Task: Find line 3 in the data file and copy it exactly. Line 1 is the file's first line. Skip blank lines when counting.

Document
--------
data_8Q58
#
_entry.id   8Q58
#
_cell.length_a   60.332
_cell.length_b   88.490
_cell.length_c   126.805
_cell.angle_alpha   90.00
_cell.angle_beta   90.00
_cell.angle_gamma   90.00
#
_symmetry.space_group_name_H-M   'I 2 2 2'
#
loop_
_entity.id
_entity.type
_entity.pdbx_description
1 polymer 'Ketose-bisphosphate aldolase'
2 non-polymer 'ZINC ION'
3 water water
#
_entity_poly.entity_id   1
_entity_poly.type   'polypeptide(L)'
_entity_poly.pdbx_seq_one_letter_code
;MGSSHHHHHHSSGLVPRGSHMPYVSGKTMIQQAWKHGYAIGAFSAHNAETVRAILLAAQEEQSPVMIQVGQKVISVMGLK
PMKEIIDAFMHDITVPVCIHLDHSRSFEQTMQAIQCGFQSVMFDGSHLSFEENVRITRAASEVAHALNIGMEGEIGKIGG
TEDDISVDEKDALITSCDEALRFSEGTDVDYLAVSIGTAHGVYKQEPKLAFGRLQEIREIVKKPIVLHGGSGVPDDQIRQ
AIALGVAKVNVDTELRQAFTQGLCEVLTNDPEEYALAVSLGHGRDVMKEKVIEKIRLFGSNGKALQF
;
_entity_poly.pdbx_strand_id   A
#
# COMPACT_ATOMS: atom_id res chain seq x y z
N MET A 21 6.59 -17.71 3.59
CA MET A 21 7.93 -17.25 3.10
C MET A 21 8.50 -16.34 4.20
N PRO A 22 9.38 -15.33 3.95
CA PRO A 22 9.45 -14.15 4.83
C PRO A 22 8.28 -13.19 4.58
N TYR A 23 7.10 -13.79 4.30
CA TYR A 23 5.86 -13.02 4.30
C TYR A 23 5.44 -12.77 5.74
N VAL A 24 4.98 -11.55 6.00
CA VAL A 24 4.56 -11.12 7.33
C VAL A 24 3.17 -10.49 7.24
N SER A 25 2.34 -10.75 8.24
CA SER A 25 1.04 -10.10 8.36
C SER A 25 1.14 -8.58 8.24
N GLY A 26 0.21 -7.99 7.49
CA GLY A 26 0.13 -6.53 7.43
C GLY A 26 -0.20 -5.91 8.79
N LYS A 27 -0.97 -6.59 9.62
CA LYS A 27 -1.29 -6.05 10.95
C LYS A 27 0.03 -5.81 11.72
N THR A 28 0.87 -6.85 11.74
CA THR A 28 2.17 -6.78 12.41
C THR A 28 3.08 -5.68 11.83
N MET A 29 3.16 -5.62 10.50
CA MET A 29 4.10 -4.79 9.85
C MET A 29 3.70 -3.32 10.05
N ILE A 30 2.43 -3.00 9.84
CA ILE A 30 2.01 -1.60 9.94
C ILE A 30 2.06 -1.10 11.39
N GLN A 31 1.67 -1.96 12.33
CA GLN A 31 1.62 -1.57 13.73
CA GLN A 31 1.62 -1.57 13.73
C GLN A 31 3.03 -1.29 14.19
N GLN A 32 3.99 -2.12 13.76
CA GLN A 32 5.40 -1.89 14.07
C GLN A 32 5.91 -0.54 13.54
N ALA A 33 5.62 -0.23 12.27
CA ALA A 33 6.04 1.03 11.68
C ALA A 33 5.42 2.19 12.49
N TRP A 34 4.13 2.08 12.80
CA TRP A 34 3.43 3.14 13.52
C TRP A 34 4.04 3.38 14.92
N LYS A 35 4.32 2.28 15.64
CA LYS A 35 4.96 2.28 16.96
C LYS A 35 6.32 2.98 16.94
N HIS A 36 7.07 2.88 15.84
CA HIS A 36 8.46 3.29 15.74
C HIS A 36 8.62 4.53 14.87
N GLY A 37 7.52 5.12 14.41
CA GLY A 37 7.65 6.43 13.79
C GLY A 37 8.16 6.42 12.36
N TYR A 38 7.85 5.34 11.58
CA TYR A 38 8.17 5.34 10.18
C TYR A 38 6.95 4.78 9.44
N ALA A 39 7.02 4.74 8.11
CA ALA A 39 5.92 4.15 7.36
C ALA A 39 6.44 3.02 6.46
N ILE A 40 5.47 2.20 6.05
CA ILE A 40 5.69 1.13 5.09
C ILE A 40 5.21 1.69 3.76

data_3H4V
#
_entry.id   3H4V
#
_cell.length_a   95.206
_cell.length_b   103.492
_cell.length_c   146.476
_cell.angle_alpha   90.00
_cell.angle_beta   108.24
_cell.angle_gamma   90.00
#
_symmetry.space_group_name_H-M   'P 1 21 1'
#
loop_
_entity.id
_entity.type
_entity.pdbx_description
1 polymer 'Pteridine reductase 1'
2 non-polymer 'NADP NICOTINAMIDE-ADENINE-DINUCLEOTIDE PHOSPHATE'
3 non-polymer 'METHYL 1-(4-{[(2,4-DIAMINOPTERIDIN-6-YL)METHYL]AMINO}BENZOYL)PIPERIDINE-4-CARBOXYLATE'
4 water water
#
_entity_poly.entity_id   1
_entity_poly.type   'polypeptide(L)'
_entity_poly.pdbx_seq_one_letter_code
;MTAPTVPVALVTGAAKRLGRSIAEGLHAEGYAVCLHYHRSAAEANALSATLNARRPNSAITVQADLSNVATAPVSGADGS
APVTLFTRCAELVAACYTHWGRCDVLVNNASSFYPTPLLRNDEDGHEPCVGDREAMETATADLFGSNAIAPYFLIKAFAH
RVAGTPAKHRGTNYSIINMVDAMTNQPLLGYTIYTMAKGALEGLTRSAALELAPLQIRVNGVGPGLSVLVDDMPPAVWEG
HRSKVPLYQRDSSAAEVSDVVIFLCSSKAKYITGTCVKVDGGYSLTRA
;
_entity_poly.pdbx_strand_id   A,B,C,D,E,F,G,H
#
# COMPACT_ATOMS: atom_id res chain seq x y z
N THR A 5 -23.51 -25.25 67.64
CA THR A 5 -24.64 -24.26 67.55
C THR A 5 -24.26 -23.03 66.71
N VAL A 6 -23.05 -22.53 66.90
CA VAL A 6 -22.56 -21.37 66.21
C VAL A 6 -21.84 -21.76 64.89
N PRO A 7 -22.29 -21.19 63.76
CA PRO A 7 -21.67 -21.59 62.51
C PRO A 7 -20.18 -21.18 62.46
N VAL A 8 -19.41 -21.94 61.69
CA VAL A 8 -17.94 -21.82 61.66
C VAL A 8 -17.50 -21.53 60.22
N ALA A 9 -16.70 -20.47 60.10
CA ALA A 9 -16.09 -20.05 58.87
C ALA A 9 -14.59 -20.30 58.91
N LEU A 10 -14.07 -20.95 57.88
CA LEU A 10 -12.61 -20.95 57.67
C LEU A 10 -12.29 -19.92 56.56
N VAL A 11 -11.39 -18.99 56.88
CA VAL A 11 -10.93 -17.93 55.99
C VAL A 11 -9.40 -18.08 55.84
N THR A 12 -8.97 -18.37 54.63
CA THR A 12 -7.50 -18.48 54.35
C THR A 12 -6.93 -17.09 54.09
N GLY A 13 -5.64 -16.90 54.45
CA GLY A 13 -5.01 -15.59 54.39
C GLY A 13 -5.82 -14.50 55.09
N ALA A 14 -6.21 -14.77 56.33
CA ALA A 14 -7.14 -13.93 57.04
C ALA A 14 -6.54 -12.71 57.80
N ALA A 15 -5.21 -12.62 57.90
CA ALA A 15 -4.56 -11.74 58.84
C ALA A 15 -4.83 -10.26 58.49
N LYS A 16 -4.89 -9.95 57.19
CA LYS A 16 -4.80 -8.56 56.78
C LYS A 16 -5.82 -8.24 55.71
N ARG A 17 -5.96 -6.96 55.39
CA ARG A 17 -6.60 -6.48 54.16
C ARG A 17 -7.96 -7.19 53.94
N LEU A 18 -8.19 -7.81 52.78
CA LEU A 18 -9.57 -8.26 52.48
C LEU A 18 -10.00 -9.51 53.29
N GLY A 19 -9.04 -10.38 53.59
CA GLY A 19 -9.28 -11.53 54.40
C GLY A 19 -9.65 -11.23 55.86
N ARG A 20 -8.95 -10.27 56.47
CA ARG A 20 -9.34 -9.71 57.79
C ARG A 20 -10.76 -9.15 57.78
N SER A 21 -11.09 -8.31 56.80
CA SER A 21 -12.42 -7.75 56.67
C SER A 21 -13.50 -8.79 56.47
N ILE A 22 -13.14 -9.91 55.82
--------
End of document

_entry.id   8Q58